The Flat ‘taboo’ debate on BBC 5 Live


That women who have had a mastectomy don’t have breasts is apparently newsworthy. Despite around 70% of women not having reconstruction, the topic of living without two breasts grabs people’s attention.

After some tweets by my fellow Flat Friend Juliet Fitzpatrick; Juliet and I found ourselves on BBC Radio 5 Live with presenter Nihal. Well, I was in a cupboard in The Forum at Norwich!

It’s was a well balanced discussion that focused on patient choice; but, being in a studio hundreds of miles away meant I could not get Nihal’s attention, and unfortunately he did not come back to me for me to comment on what had been said, or to clarify Flat Friends UK’s charitable position and aims.

So, here is what I would have said given the opportunity…

What do we mean by ‘flat’?

Flat Friends use ‘flat’ to describe ourselves whether we

* are living with one breast

* are living with no breasts

* want Contralateral Prophylactic Mastectomy (CPM) – the removal of an unaffected breast.

* don’t want CPM

* wear prostheses

* don’t wear prostheses

‘Flat’ refers to the space where our breast was, not our whole chest nor how we decide to dress. So for example, a woman who has had a single mastectomy without reconstruction who wears a knitted breast form is living flat.

Having breast reconstruction will mean you wake up with breasts like you had when you were 21.

Ok, so I wouldn’t have said anything about this out loud. But what I was thinking was arghhh! No you won’t. My breasts when I was 21 were warm to touch, had sensation, and nipples – no recon can do that (yet). And, I won’t write what I thought when Nihal cheered at the idea of your female partner who has breast cancer waking up after a mastectomy with ‘the breasts of a 21 year old’.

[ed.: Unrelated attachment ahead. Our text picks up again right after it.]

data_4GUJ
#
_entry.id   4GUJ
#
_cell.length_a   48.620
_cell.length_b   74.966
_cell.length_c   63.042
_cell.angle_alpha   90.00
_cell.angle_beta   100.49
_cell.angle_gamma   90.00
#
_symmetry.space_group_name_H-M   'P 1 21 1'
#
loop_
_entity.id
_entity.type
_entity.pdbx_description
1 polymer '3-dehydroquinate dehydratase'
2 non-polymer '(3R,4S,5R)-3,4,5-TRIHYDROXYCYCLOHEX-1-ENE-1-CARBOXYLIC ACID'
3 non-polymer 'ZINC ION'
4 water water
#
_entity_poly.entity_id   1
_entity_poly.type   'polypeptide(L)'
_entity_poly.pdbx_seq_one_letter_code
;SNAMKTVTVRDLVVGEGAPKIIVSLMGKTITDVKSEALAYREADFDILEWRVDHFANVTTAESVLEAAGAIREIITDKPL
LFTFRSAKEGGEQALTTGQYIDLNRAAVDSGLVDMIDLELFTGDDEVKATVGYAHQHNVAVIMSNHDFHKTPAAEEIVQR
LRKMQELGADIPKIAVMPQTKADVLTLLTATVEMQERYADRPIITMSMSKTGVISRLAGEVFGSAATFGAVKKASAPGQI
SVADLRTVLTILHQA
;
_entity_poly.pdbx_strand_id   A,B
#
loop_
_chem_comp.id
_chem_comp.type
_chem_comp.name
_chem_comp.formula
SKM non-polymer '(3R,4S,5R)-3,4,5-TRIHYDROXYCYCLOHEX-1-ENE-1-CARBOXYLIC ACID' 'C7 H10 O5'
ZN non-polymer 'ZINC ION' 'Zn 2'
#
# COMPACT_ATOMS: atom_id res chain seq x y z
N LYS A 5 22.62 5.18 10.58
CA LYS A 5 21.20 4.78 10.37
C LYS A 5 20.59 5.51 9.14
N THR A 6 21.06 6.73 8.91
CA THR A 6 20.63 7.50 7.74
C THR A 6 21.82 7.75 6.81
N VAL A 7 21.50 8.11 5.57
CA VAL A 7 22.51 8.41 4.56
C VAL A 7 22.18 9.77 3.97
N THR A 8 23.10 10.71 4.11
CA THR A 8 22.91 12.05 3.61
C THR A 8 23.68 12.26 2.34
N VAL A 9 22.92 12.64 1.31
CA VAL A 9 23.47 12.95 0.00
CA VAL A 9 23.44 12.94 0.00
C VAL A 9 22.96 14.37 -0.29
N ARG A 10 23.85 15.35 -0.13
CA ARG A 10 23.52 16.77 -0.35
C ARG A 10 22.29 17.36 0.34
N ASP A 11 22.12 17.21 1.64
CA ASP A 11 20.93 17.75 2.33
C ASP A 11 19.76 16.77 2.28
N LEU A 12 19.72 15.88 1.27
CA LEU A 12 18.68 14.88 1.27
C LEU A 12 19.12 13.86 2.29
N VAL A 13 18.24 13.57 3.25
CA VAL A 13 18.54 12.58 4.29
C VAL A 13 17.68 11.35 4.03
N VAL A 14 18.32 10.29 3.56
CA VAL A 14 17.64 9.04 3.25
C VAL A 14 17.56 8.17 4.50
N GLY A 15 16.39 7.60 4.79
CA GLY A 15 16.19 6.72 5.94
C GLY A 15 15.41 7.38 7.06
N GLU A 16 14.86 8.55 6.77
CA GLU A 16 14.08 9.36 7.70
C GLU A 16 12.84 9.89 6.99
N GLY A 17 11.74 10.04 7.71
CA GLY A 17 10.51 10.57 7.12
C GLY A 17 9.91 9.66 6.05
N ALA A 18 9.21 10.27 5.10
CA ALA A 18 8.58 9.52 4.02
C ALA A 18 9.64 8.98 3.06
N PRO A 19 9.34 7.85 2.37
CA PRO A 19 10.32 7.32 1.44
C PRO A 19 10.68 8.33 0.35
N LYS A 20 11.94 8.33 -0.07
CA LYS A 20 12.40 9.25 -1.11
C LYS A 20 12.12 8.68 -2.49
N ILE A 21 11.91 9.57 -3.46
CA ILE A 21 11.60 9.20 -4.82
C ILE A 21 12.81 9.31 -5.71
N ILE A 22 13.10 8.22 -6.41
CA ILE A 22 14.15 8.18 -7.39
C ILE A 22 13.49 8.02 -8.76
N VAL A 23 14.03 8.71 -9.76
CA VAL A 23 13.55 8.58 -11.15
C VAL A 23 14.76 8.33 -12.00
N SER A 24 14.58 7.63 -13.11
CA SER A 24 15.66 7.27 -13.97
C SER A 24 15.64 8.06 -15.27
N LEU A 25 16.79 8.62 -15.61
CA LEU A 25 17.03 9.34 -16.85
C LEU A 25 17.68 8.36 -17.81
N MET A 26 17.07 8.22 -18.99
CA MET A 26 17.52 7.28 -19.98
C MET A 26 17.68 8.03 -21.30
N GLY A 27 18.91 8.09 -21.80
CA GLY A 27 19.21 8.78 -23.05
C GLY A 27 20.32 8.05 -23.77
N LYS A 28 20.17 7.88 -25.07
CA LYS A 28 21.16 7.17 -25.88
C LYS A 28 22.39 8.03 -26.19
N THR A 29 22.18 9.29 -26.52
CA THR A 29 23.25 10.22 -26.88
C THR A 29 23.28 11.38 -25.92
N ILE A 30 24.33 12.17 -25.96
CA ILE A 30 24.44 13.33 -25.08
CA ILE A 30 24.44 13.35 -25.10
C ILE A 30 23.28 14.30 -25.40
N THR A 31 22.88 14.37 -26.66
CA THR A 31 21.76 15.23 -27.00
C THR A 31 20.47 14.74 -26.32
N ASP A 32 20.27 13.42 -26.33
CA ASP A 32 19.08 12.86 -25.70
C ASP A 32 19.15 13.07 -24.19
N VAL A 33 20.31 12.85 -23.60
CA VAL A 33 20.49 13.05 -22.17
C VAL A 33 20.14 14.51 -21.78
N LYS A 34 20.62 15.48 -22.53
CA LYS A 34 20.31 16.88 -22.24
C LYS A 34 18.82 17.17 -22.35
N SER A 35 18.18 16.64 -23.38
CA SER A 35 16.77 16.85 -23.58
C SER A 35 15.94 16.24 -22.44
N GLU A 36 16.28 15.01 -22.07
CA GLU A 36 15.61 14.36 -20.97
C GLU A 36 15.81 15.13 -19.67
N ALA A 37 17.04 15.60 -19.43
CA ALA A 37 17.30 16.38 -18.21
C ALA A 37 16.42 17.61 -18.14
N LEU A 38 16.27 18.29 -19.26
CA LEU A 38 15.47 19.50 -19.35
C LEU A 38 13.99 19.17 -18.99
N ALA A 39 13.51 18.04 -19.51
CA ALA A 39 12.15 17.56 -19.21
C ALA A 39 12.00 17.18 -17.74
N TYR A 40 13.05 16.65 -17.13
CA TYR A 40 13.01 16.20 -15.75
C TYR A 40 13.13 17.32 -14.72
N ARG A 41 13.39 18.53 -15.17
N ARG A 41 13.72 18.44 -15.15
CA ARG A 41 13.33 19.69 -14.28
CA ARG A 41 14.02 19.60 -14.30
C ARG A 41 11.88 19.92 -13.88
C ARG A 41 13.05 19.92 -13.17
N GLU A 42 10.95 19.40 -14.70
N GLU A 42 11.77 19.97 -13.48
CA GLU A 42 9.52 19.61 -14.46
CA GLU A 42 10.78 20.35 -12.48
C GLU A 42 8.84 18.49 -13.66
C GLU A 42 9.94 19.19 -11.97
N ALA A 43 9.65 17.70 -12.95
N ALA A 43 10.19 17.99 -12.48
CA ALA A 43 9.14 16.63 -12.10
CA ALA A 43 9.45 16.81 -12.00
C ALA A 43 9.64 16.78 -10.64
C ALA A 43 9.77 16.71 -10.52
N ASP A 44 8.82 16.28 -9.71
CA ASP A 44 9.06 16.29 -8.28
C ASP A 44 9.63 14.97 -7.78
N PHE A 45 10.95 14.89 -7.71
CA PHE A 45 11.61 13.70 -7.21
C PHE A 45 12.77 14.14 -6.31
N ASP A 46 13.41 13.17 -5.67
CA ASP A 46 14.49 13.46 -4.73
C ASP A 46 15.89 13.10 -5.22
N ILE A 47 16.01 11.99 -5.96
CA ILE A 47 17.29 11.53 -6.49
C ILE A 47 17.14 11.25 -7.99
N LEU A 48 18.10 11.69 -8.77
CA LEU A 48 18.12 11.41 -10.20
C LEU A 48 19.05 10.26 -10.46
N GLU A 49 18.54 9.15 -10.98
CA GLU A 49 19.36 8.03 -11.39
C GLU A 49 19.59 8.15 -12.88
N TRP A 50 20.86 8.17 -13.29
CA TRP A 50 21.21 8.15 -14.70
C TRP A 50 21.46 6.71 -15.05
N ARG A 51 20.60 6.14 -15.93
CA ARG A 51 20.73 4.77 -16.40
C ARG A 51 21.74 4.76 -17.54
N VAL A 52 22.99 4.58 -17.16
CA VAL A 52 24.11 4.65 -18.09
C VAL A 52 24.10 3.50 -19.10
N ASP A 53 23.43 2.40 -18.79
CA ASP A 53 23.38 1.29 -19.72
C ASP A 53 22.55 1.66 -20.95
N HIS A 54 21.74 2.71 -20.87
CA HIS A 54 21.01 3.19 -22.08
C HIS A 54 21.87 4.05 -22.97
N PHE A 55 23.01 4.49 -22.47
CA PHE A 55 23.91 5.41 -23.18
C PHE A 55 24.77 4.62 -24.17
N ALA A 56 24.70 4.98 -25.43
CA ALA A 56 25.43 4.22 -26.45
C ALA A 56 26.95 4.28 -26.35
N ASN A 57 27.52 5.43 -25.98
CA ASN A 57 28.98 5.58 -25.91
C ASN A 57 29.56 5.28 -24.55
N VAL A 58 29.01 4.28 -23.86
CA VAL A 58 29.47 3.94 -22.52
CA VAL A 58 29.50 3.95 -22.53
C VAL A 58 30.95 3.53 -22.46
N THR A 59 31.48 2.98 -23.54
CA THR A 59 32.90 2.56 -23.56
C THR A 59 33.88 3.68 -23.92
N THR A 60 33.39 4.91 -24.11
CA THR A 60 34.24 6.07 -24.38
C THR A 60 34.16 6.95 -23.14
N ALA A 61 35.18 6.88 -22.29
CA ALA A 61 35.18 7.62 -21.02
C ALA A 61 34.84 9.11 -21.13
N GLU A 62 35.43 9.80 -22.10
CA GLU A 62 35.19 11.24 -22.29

You need breasts to wear a bikini.

Please Nihal, come back to me…Juliet has reminded you that I’m here because I blog about clothes post-mastectomy…nope.

This idea is absolutely not true. But a breast care nurse tried to tell me the same: ‘you won’t be able to find nice clothes’. Luckily, you only need to spend 2 minutes looking around flatterfashion.co.uk to see women living flat look great in everything from bikinis to ball gowns.

What was your husband/partner’s view about you not having reconstruction? How did they feel?

I didn’t ask him. It’s not his body. It’s not his diagnosis. It’s not him having the surgery. So he didn’t get a vote. And, this item is about women’s choices. We should be making decisions in our own right, not just to make others happy. If he’s only with me for my breasts then he will have no trouble finding another pair. But there’s only one of me, and people do not love people for their breasts.

Symmetry/Balancing Surgery should be available to everyone who has had a single mastectomy

Definitely. All I would have added is that we should not accept that women living flat who ask for symmetry surgery (reduction or CPM) need psychological assessments before surgeons consider it. Women who choose to live flat are no more in shock than women who choose to reconstruct. So why are we treated as though we don’t know our own minds, or are maki knee jerk decisions?

Immediate and delayed reconstruction, as well as all flat options should be on the table.

This would be fantastic! It’s only patient choice if it’s informed choice. And if you’re undecided then Flat Friends can support you and answer any questions you have about living flat. We support women who don’t want recon; can’t have recon; are waiting for recon; have had failed recon, or haven’t decided yet.

And lastly, ask your breast care nurse or surgeon for a copy of Flat Friends UK’s patient information booklet ‘Living without reconstruction’.

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